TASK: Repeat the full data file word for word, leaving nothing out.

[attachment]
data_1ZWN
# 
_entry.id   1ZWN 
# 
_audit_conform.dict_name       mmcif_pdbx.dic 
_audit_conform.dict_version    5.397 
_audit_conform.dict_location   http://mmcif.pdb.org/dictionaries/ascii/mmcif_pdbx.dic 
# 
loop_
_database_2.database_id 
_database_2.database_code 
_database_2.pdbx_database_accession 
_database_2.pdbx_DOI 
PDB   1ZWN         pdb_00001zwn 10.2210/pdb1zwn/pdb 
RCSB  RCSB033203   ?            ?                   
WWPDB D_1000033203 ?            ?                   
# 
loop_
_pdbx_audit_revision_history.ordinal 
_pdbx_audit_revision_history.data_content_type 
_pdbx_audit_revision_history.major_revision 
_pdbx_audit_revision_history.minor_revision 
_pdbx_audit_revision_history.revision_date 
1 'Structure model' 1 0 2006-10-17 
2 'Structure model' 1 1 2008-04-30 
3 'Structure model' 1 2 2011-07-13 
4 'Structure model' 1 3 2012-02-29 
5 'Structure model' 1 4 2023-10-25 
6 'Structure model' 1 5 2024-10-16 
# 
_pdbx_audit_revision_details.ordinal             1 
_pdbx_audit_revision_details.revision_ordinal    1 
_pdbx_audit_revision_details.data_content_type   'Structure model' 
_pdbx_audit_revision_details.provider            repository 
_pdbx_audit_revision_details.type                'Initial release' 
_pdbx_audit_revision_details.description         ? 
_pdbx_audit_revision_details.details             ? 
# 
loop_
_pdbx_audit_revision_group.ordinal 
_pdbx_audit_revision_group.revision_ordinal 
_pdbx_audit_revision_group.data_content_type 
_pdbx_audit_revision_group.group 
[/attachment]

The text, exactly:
data_1ZWN
# 
_entry.id   1ZWN 
# 
_audit_conform.dict_name       mmcif_pdbx.dic 
_audit_conform.dict_version    5.397 
_audit_conform.dict_location   http://mmcif.pdb.org/dictionaries/ascii/mmcif_pdbx.dic 
# 
loop_
_database_2.database_id 
_database_2.database_code 
_database_2.pdbx_database_accession 
_database_2.pdbx_DOI 
PDB   1ZWN         pdb_00001zwn 10.2210/pdb1zwn/pdb 
RCSB  RCSB033203   ?            ?                   
WWPDB D_1000033203 ?            ?                   
# 
loop_
_pdbx_audit_revision_history.ordinal 
_pdbx_audit_revision_history.data_content_type 
_pdbx_audit_revision_history.major_revision 
_pdbx_audit_revision_history.minor_revision 
_pdbx_audit_revision_history.revision_date 
1 'Structure model' 1 0 2006-10-17 
2 'Structure model' 1 1 2008-04-30 
3 'Structure model' 1 2 2011-07-13 
4 'Structure model' 1 3 2012-02-29 
5 'Structure model' 1 4 2023-10-25 
6 'Structure model' 1 5 2024-10-16 
# 
_pdbx_audit_revision_details.ordinal             1 
_pdbx_audit_revision_details.revision_ordinal    1 
_pdbx_audit_revision_details.data_content_type   'Structure model' 
_pdbx_audit_revision_details.provider            repository 
_pdbx_audit_revision_details.type                'Initial release' 
_pdbx_audit_revision_details.description         ? 
_pdbx_audit_revision_details.details             ? 
# 
loop_
_pdbx_audit_revision_group.ordinal 
_pdbx_audit_revision_group.revision_ordinal 
_pdbx_audit_revision_group.data_content_type 
_pdbx_audit_revision_group.group 